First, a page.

Newspaper Page Text
Pennsylvania State University at Capitol Campus
111 re al
Volume 15, No. 3
New Faces In Old Places
By William J. Neil
' When General George Edward Pick
ett and his division charged up the hill in
the face of heavy fire on July 8, 1863, he
had no idea that his defeat there would
go down in history as the notorious
"Pickett's Charge," and that ultimately
it was to be the turning point of the Civil
War, ending the Battle of Gettysburg
and causing Confederate General Robert
E. Lee to retreat the next day. Nor did
the General have any idea that today—
over a century later—people would still
be flocking , to the Gettysburg area,
erecting sophisticated motels and fast
food establishments to "commemorate"
the bloodiest battle ever fought in the
Although that may sound strange at
first, it is indeed true, according to Dr.
John S. Patterson, who has recently
been uainedtthe aow bead at tir•iii vieiea
of Humanities at Capitol Campus. Dr.
Patterson is also working on a book
dealing with Gettysburg and its in
fluence on American life from the mid
nineteenth century to the present.
Dr. Patterson did his undergraduate
work at Oberlin College in Ohio, where
he majored in political science. He then
went on to Indiana University, where he
earned his master's degree in folklore,
and from there he moved to Brown
University, where he obtained his Ph. D.
in American Civilization in 1969. And
although this is Dr. Patterson's first job
in an administrative position, he is no
stranger to Capitol Campus; he has been
here teaching American Studies since
Dr. Patterson says that during his
tenure as the Division head, he intends
to help make this (humanities) as strong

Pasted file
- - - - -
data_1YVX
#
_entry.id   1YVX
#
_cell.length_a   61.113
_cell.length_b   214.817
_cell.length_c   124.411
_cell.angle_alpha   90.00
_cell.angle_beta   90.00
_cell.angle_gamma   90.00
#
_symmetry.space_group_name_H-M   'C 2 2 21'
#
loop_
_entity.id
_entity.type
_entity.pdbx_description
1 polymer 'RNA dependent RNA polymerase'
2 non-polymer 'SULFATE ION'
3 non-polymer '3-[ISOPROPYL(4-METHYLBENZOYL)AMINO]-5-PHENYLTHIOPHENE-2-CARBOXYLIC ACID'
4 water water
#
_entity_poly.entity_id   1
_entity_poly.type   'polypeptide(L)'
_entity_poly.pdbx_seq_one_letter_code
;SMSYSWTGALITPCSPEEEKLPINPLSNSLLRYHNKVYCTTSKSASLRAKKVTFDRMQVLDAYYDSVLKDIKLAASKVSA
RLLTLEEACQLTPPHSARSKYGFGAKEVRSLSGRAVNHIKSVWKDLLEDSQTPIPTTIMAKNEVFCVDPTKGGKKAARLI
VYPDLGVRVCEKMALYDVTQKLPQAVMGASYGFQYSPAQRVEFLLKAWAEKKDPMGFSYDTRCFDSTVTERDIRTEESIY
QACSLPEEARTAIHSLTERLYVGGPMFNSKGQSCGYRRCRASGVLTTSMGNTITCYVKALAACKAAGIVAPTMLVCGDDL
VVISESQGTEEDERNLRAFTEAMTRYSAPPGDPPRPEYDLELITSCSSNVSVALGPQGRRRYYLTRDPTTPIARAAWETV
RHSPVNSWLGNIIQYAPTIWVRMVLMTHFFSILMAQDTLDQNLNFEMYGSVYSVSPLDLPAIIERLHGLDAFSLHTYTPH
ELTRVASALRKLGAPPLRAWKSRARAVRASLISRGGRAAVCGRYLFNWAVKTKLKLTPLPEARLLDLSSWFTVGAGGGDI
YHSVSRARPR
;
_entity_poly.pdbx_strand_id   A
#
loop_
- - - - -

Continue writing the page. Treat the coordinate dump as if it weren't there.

a program as it can be by working
closely with the faculty and students.
"Encouraging the students and faculty
to develop the humanities program fully
is really what this job is about," Dr.
Patterson notes. "I certainly intend to
make myself as accessible as possible to
both faculty members and students. I am
eager to learn what they think and to
gather new ideas to make our program
Part of Dr. Patterson's hectic job
includes working to schedule the courses
that are offered each term. "It's a
relatively open process, but some
courses must be offered because they
are required and they are of vital
importance in our various options,"
explains Dr. Patterson. "Moreover, we
have a responsibility to offer the courses
that are listed in the catalog. I like to
work as closely as possible with the
faculty, and if a teacher has a special
area of interest, he or she obviously will
be chosen to teach that course," Dr.
Also, Dr. Patterson would like to
keep varying the courses offered. For
example, this term a course is being
offered called "Sports In America," and
in the past Dr. Patterson himself has
taught a course dealing with American
humor. Other courses • dealing with
special topics in the humsa►ities are being
"All the news that fits we print"
offered in the winter term, also. "These
types of courses are taught with an
emphasis on how they reflect American
society," Dr. Patterson explains.
Well, what about the required
courses? You know, the ones students
love to hate--specifically the three West
ern Tradition courses that humanities
students are forced to take. Dr. Patter
son, for one, agrees that Western Tradi
tion courses should be required, saying,
"It is generally true that the Western
Tradition has been instrumental in
shaping our ideas about the world. It is
still important, and the courses provide a
real core for our program."
Dr. Patterson argues that a human
ities training is indeed helpful in today's
society. "A strong case can be made for a
humanities education in today's society.
The humanities test our ideas, explore
our cultural heritage, and help us ap
preciate the great art, literature and
M u roar past." Dr. Patterson stays.
"Moreover, we also hear a lot concerning
the problems employers have commun